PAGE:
La educación de afuera nos ha dicho que untarse de tierra o estar sucio es ser pobre. […]
La eduación [tradicional o de afuera] nos blanqueó el pensamiento, nos volvió blanca nuestra mente, no nos servía. Fue un obstáculo la eduación de occidente.
Lo que ahora queremos en la educación propia es querer fortalecer, es recuperar nuevamente eso que se nos perdió. Primero la historia que fue borrada de nuestras mentes y fortalecer nuestros procesos culturales.
Outside education has told us that getting your hands dirty means you're poor. […]
Education (traditional or from the outside) whitewashed our thoughts, reset our minds, it didn’t work for us. Western education was an obstacle.
What we want now in our own education is to strengthen, to recuperate once again what we lost. First the history that was erased from our minds and to strengthen our cultural processes.
In Colombia, the connection between the trade unions and the social movements that seek to construct popular education for a popular economy is growing, as in the case of ASOINCA, la Asociación de Institutores y Trabajadores de la Educación del Cauca, [the Cauca Education Association of Professors and Employees] who’s union leader talked in a brief interview about the 16 years the trade union worked with the community of the department.
Ecuador's Education Revolution
During the Rafael Correa administration, Ecuador established the foundation for its “education revolution,” which has served as an important investment in the new Unidades Educativas del Milenio (UEM) (Educational Units of the Millennium). They have very modern schools, fully equipped with the latest technology, communal libraries, laboratories and sports fields, with elevated standards of teaching professionalization and a participatory teaching model that guarantees free access to “quality” education for all Ecuadorians.
Education in Motion created various clips and interviews in order to demonstrate the different perspectives about the project:
Cuando me pasé a esta unidad, ya me sentí un poco diferente por la infraestructura que existe aquí, y por las aulas y todo lo demás era de mayor calidad. Y ya que me están brindando toda esta calidad de servicio, bueno, yo también debo demostrar más respeto, más responsabilidad, más dedicación hacia el estudio.
When I came over to this unit, I already felt a little different because of the infrastructure that exists here, and the classrooms and everything else were a higher quality. And since they’re providing all of this service quality for me, well, I also should show more respect, more responsibility and more dedication towards my studies.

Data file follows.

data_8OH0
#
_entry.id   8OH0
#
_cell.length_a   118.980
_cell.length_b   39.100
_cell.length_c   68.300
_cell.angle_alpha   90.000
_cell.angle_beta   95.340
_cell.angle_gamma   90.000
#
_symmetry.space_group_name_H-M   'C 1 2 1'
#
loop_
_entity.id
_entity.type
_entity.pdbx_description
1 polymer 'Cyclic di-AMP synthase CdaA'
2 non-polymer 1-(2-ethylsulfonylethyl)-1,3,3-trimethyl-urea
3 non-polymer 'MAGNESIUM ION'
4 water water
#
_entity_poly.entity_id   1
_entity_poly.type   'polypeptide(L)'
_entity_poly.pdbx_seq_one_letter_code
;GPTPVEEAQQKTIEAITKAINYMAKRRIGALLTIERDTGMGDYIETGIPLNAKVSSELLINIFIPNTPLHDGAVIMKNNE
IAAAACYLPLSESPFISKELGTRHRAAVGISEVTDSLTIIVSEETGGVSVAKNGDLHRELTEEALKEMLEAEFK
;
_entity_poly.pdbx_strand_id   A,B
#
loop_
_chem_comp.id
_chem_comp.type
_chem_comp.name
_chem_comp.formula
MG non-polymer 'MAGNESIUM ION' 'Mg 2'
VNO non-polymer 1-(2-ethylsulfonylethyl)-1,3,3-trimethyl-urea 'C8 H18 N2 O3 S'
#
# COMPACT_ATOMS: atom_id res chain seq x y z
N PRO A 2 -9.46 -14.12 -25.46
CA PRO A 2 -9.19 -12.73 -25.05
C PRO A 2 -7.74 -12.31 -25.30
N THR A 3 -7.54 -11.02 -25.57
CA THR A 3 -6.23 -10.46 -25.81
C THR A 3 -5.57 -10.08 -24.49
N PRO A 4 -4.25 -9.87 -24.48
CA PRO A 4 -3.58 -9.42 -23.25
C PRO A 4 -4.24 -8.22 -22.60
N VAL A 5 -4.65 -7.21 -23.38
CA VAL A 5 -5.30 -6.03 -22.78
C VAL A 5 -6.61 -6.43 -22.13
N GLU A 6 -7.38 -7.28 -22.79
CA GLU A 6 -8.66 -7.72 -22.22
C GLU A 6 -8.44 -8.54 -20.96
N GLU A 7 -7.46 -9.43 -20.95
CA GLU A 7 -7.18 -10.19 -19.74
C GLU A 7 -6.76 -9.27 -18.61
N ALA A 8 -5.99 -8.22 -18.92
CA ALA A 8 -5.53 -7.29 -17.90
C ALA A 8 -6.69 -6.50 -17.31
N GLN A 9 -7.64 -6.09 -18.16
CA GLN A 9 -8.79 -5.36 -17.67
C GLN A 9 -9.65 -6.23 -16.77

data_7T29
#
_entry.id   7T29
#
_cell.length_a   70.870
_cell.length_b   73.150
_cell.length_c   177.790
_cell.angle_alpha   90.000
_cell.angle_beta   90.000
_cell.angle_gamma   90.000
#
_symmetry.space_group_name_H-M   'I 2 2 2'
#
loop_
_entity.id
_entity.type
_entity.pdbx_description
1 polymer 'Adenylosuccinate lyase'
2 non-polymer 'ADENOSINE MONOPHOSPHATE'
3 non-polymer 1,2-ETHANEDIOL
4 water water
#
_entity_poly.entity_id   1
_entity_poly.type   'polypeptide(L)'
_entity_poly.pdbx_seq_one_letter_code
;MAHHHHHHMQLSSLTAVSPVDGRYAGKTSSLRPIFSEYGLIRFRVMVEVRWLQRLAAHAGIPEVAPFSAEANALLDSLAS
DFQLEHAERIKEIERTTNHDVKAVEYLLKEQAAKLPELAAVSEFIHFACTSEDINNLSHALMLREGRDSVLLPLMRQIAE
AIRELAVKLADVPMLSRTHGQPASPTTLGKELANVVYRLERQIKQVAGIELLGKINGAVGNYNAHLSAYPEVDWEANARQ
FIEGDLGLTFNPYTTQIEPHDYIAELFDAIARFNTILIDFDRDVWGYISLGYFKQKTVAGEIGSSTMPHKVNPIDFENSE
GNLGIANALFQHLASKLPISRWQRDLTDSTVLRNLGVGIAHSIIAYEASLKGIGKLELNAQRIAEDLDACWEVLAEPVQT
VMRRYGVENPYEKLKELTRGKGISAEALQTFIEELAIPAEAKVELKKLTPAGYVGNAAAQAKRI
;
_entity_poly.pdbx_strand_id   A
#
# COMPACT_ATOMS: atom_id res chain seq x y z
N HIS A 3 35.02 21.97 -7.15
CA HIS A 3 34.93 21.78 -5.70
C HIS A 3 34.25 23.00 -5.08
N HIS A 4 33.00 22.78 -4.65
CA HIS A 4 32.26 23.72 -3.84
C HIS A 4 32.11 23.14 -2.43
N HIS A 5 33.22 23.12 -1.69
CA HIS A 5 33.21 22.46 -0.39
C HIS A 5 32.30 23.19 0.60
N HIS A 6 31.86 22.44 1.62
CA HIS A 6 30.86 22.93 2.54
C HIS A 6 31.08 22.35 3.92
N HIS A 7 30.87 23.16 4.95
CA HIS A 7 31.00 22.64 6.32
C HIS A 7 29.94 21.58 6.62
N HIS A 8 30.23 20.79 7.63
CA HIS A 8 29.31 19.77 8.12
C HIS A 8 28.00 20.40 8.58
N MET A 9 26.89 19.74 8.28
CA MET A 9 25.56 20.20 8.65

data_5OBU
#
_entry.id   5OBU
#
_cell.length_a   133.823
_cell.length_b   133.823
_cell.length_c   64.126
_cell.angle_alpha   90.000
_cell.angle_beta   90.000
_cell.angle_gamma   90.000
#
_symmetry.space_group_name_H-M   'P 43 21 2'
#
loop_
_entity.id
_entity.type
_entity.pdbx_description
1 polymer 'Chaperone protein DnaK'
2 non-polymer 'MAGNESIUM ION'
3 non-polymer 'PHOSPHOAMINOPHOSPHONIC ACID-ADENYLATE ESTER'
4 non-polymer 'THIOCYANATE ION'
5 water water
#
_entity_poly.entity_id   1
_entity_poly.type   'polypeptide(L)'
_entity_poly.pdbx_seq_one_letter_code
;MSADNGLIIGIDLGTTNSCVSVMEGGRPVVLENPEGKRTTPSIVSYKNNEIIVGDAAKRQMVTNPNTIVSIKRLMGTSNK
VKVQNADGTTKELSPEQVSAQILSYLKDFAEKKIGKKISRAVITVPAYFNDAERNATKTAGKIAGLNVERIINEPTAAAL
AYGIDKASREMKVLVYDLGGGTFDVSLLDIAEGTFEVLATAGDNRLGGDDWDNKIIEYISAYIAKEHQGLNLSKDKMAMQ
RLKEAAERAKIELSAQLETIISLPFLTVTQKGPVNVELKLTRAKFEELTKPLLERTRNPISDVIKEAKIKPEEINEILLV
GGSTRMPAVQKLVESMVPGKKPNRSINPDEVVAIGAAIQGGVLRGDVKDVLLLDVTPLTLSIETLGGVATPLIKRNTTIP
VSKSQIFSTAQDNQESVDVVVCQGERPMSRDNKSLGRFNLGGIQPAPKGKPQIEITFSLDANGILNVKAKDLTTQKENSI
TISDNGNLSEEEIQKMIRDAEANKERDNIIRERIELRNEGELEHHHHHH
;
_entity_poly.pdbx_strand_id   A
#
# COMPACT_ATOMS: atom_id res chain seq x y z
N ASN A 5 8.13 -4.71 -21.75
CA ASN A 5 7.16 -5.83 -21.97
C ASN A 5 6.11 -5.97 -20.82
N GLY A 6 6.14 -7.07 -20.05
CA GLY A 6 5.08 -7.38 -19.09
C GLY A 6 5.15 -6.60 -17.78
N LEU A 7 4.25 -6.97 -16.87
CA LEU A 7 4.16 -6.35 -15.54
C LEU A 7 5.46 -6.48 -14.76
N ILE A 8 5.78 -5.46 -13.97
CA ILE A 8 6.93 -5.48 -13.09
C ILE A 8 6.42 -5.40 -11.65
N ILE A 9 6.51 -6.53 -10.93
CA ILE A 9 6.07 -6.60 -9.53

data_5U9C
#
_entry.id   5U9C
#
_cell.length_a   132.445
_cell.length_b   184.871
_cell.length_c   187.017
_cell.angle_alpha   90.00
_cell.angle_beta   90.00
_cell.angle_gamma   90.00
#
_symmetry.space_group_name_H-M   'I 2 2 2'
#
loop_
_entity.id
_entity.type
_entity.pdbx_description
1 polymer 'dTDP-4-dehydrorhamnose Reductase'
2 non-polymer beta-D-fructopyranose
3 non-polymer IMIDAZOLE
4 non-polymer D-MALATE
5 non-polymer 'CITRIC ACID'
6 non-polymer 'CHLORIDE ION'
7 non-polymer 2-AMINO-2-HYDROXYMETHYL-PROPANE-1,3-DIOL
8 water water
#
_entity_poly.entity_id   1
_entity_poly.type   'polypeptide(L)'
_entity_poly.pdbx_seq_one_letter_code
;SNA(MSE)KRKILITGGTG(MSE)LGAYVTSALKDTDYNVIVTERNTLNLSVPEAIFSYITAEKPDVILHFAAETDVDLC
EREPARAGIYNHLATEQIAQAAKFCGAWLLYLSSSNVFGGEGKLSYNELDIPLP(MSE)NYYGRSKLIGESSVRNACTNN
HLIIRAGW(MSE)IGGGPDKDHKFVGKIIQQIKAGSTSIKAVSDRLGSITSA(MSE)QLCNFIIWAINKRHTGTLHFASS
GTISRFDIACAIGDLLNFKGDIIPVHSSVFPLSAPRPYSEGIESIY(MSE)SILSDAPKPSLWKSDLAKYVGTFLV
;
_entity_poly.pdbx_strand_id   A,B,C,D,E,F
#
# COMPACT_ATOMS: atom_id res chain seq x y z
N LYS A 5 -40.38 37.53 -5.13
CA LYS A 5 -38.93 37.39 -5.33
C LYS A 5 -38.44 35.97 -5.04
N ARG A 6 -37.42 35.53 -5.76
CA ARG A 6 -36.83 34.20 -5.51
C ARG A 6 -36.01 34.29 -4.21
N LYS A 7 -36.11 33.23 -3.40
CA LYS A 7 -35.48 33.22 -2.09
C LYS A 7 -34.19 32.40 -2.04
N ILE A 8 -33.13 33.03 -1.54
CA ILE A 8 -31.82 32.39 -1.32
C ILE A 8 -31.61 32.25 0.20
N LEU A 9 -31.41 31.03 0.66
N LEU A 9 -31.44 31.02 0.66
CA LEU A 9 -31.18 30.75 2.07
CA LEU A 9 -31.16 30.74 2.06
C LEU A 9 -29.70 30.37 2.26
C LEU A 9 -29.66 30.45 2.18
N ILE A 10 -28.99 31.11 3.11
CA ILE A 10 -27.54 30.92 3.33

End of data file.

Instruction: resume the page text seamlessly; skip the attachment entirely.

However, the construction of these schools has encountered opposition from some rural and indigenous sectors because the new system is said to absorb and eliminate numerous bilingual and intercultural schools that the indigenous movements had fought to create.
To complete the analysis of the pros and cons of the educational revolution in Ecuador, you can watch the interview with the Ecuadorian Vice Minister of Education, where he talks in detail about the historic change in the educational politics of the country; and another interview with Blanca Chancosa, indigenous mentor to the CONAIE and ECUARUNARI, who shares her point of view about the UEM and emphasizes her worry for education with identity instead of the “preparation of a workforce qualified to work in businesses.”
On August 15, it will be one year since they began this adventure, one year of touring Latin American roads, rivers, towns and communities. Although the journey is not over yet, they are already satisfied to have completed part of their main objective. Many of the videos on their website have been used in analysis and reflection at seminars, meetings, workshops and lectures at different Latin American organizations and universities that stay in contact with them and follow their journey in anticipation of new information.
Nos alegra y emociona saber que los cortos editados en el camino son materiales de debate y reflexión para compañer@s de Nuestramérica!
It makes us happy and excited to know that the clips produced along the way are material for discussion and reflection for friends of Our America!
Education in Movement is a self-managed project that functions thanks to the support of partners, collaborators, and friends. By following this link, you will find the ways in which you can contribute to the project’s success. You can also check out the project's Facebook page for a journal of photos and stories.